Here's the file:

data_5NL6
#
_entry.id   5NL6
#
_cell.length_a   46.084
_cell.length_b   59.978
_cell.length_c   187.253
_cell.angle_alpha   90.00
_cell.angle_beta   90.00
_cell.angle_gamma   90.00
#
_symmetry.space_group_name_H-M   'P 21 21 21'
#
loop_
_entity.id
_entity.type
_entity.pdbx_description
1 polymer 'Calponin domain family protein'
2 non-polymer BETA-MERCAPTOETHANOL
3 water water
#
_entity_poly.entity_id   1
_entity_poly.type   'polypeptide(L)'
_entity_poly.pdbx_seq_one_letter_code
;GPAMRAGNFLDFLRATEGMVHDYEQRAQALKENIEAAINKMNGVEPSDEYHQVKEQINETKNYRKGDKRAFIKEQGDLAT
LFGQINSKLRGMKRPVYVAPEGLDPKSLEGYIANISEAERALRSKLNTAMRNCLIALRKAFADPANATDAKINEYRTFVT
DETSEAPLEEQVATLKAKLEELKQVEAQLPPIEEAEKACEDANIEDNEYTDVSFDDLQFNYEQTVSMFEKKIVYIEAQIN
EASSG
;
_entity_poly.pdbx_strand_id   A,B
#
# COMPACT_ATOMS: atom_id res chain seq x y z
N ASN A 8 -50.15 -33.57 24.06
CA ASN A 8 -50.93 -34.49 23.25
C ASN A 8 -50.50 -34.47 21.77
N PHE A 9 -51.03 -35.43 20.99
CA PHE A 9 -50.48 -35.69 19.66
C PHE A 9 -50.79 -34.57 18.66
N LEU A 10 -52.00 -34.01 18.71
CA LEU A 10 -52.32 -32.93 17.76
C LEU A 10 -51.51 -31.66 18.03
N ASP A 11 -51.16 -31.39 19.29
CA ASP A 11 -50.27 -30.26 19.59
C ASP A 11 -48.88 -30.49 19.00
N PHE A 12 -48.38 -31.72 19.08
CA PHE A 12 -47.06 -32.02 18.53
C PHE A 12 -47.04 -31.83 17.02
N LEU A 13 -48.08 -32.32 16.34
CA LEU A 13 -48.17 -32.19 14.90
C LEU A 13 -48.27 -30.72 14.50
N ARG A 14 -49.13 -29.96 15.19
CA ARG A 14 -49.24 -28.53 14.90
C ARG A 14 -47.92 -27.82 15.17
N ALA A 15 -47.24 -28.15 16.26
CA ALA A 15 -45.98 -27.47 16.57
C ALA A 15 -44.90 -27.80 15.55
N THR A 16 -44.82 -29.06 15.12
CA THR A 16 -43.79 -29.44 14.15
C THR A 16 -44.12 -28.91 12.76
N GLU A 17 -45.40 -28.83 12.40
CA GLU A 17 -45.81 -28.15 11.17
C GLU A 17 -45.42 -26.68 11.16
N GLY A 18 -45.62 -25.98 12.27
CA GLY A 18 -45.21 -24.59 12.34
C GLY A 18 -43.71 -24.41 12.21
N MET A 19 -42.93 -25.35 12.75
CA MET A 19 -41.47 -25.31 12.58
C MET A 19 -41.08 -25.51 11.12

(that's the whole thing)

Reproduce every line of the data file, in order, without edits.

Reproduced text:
data_5NL6
#
_entry.id   5NL6
#
_cell.length_a   46.084
_cell.length_b   59.978
_cell.length_c   187.253
_cell.angle_alpha   90.00
_cell.angle_beta   90.00
_cell.angle_gamma   90.00
#
_symmetry.space_group_name_H-M   'P 21 21 21'
#
loop_
_entity.id
_entity.type
_entity.pdbx_description
1 polymer 'Calponin domain family protein'
2 non-polymer BETA-MERCAPTOETHANOL
3 water water
#
_entity_poly.entity_id   1
_entity_poly.type   'polypeptide(L)'
_entity_poly.pdbx_seq_one_letter_code
;GPAMRAGNFLDFLRATEGMVHDYEQRAQALKENIEAAINKMNGVEPSDEYHQVKEQINETKNYRKGDKRAFIKEQGDLAT
LFGQINSKLRGMKRPVYVAPEGLDPKSLEGYIANISEAERALRSKLNTAMRNCLIALRKAFADPANATDAKINEYRTFVT
DETSEAPLEEQVATLKAKLEELKQVEAQLPPIEEAEKACEDANIEDNEYTDVSFDDLQFNYEQTVSMFEKKIVYIEAQIN
EASSG
;
_entity_poly.pdbx_strand_id   A,B
#
# COMPACT_ATOMS: atom_id res chain seq x y z
N ASN A 8 -50.15 -33.57 24.06
CA ASN A 8 -50.93 -34.49 23.25
C ASN A 8 -50.50 -34.47 21.77
N PHE A 9 -51.03 -35.43 20.99
CA PHE A 9 -50.48 -35.69 19.66
C PHE A 9 -50.79 -34.57 18.66
N LEU A 10 -52.00 -34.01 18.71
CA LEU A 10 -52.32 -32.93 17.76
C LEU A 10 -51.51 -31.66 18.03
N ASP A 11 -51.16 -31.39 19.29
CA ASP A 11 -50.27 -30.26 19.59
C ASP A 11 -48.88 -30.49 19.00
N PHE A 12 -48.38 -31.72 19.08
CA PHE A 12 -47.06 -32.02 18.53
C PHE A 12 -47.04 -31.83 17.02
N LEU A 13 -48.08 -32.32 16.34
CA LEU A 13 -48.17 -32.19 14.90
C LEU A 13 -48.27 -30.72 14.50
N ARG A 14 -49.13 -29.96 15.19
CA ARG A 14 -49.24 -28.53 14.90
C ARG A 14 -47.92 -27.82 15.17
N ALA A 15 -47.24 -28.15 16.26
CA ALA A 15 -45.98 -27.47 16.57
C ALA A 15 -44.90 -27.80 15.55
N THR A 16 -44.82 -29.06 15.12
CA THR A 16 -43.79 -29.44 14.15
C THR A 16 -44.12 -28.91 12.76
N GLU A 17 -45.40 -28.83 12.40
CA GLU A 17 -45.81 -28.15 11.17
C GLU A 17 -45.42 -26.68 11.16
N GLY A 18 -45.62 -25.98 12.27
CA GLY A 18 -45.21 -24.59 12.34
C GLY A 18 -43.71 -24.41 12.21
N MET A 19 -42.93 -25.35 12.75
CA MET A 19 -41.47 -25.31 12.58
C MET A 19 -41.08 -25.51 11.12